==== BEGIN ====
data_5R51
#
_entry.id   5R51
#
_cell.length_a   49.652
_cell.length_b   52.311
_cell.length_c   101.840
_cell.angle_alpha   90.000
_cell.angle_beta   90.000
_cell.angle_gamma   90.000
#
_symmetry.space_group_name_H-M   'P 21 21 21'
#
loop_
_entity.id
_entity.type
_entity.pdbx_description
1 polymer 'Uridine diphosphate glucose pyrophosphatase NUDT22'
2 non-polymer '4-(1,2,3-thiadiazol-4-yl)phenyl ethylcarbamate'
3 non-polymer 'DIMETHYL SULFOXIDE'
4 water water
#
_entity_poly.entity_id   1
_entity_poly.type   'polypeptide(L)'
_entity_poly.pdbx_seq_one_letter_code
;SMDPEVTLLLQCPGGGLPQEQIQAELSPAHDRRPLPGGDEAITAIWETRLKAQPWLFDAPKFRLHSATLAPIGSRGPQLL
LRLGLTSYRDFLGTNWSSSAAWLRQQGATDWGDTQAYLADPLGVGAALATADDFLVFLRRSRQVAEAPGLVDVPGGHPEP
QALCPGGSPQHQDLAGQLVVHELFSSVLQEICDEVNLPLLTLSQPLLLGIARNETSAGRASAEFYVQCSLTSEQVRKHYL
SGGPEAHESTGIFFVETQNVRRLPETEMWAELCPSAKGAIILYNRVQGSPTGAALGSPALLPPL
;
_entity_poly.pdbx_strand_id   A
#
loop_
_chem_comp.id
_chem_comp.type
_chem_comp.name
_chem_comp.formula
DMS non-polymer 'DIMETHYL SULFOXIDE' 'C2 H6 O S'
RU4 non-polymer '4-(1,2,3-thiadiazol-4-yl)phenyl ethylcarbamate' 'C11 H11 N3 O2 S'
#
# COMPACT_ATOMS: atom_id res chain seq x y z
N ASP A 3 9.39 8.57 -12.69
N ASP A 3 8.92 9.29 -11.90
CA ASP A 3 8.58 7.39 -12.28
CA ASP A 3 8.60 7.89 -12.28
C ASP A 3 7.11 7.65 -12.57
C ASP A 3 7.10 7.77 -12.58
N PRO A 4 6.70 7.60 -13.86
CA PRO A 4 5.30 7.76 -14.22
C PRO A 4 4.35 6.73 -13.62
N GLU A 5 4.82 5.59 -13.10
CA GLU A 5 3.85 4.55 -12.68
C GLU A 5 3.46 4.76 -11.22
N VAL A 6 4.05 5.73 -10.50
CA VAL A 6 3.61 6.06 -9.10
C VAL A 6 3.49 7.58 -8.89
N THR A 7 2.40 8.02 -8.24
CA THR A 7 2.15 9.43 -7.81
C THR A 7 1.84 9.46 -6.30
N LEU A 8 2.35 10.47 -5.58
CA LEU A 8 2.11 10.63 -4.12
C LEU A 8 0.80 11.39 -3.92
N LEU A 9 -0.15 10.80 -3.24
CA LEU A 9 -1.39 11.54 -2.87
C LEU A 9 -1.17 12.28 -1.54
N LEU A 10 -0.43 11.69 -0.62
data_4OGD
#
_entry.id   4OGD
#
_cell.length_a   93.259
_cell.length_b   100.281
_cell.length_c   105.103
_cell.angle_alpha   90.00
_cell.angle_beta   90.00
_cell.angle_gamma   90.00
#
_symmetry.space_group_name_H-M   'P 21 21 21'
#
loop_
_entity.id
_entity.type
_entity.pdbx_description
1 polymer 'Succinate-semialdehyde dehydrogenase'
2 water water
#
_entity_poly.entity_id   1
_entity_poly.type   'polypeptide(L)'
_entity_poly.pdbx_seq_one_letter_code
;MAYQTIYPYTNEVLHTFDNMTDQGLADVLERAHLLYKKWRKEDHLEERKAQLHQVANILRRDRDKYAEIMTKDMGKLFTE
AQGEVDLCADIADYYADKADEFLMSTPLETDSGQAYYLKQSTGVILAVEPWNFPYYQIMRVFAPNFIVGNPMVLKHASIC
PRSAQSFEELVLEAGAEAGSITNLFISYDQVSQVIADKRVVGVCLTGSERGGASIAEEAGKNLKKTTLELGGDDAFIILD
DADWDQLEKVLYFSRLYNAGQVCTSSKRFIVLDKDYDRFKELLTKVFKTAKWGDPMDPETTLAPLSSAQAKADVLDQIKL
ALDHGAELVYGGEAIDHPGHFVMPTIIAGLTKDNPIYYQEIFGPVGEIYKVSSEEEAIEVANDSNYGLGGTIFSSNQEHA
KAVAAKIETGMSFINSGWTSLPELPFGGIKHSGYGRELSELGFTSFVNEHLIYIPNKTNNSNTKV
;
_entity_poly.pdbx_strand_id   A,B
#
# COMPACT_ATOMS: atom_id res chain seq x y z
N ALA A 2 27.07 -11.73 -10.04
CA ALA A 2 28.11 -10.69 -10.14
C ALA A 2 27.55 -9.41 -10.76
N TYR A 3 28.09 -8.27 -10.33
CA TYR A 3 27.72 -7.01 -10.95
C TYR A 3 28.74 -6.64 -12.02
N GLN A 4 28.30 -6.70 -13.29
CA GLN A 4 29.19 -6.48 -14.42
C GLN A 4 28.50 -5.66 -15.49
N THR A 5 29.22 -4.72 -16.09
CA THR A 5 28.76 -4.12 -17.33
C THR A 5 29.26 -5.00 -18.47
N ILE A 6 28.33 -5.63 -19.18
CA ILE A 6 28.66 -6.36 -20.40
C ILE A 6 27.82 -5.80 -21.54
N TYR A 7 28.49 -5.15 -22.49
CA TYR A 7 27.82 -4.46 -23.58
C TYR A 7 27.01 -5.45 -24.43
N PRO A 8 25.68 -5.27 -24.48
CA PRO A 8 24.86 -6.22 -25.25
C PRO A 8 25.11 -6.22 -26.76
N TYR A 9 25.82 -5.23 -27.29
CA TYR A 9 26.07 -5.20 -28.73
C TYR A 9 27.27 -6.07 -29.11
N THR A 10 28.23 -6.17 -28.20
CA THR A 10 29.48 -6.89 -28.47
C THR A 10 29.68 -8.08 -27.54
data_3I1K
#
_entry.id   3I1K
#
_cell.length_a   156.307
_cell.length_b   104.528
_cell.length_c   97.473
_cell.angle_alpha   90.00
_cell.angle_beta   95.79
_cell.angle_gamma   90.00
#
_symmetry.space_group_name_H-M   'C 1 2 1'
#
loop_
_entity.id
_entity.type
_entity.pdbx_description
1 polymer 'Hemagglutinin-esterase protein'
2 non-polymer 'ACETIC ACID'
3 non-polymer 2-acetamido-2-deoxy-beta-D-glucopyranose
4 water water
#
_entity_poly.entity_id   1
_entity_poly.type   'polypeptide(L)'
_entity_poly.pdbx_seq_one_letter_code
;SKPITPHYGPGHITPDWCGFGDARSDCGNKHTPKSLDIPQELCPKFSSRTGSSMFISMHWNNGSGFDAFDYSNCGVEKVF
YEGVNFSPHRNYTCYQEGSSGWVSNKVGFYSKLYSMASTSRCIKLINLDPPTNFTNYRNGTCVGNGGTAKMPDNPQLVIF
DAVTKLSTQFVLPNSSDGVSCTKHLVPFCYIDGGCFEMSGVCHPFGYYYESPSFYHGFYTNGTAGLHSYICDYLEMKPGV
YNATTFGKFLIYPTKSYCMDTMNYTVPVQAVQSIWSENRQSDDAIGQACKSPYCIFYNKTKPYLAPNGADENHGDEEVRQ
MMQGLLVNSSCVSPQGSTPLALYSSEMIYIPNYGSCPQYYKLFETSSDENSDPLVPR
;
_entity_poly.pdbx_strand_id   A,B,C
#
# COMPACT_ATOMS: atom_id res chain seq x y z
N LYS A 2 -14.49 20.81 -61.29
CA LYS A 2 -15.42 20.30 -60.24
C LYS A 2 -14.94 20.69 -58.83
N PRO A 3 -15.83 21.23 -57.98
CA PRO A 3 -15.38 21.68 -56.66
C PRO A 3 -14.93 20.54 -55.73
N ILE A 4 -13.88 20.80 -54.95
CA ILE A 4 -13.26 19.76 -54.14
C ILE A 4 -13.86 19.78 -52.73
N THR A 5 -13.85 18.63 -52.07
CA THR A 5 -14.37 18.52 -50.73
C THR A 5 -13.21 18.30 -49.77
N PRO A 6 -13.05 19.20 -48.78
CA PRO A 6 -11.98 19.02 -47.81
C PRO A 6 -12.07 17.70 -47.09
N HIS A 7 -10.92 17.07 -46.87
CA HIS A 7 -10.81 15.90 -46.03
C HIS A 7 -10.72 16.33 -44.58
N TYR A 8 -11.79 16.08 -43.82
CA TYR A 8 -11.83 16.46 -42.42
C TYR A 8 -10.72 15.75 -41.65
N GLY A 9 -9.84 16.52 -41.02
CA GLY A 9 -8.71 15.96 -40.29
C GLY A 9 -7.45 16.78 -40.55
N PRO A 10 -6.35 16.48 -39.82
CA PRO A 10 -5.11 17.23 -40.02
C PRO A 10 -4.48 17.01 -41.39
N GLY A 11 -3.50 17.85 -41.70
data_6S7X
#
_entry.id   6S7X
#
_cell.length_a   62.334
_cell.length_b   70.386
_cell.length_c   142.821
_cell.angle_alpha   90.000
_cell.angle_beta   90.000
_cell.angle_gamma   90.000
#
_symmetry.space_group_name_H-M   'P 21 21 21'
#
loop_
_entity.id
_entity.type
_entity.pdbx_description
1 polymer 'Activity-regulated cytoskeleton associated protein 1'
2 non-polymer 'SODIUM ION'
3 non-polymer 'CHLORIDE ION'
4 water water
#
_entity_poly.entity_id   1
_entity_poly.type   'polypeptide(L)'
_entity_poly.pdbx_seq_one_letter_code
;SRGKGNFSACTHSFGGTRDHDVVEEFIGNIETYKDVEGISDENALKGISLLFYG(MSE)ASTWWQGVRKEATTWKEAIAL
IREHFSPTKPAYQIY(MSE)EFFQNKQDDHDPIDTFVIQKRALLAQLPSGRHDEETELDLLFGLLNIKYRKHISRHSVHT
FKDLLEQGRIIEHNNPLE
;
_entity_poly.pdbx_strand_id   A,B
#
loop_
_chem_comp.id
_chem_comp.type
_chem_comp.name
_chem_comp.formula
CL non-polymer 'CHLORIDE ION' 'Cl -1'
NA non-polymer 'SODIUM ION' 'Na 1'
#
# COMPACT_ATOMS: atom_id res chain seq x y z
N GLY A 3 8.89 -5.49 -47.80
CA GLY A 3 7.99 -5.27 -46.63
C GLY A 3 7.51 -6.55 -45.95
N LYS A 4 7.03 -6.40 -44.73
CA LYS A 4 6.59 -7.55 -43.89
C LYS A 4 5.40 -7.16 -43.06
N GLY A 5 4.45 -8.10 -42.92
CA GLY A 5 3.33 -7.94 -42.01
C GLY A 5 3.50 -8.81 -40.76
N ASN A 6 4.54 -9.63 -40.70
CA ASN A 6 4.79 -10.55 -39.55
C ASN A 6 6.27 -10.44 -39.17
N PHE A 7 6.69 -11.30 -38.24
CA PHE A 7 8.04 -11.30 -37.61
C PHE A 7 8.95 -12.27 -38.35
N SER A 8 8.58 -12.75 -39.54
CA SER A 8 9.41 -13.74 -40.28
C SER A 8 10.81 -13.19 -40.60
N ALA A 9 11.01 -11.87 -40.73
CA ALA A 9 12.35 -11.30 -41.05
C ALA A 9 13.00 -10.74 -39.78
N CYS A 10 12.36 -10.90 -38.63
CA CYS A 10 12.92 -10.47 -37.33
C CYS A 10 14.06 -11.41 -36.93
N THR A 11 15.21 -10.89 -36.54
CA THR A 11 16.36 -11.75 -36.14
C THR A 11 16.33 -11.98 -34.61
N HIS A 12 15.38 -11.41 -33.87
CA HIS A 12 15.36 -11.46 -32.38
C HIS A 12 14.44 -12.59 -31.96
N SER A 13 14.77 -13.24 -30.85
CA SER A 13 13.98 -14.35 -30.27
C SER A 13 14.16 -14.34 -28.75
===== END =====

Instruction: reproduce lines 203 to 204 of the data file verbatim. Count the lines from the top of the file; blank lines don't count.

_entity.id
_entity.type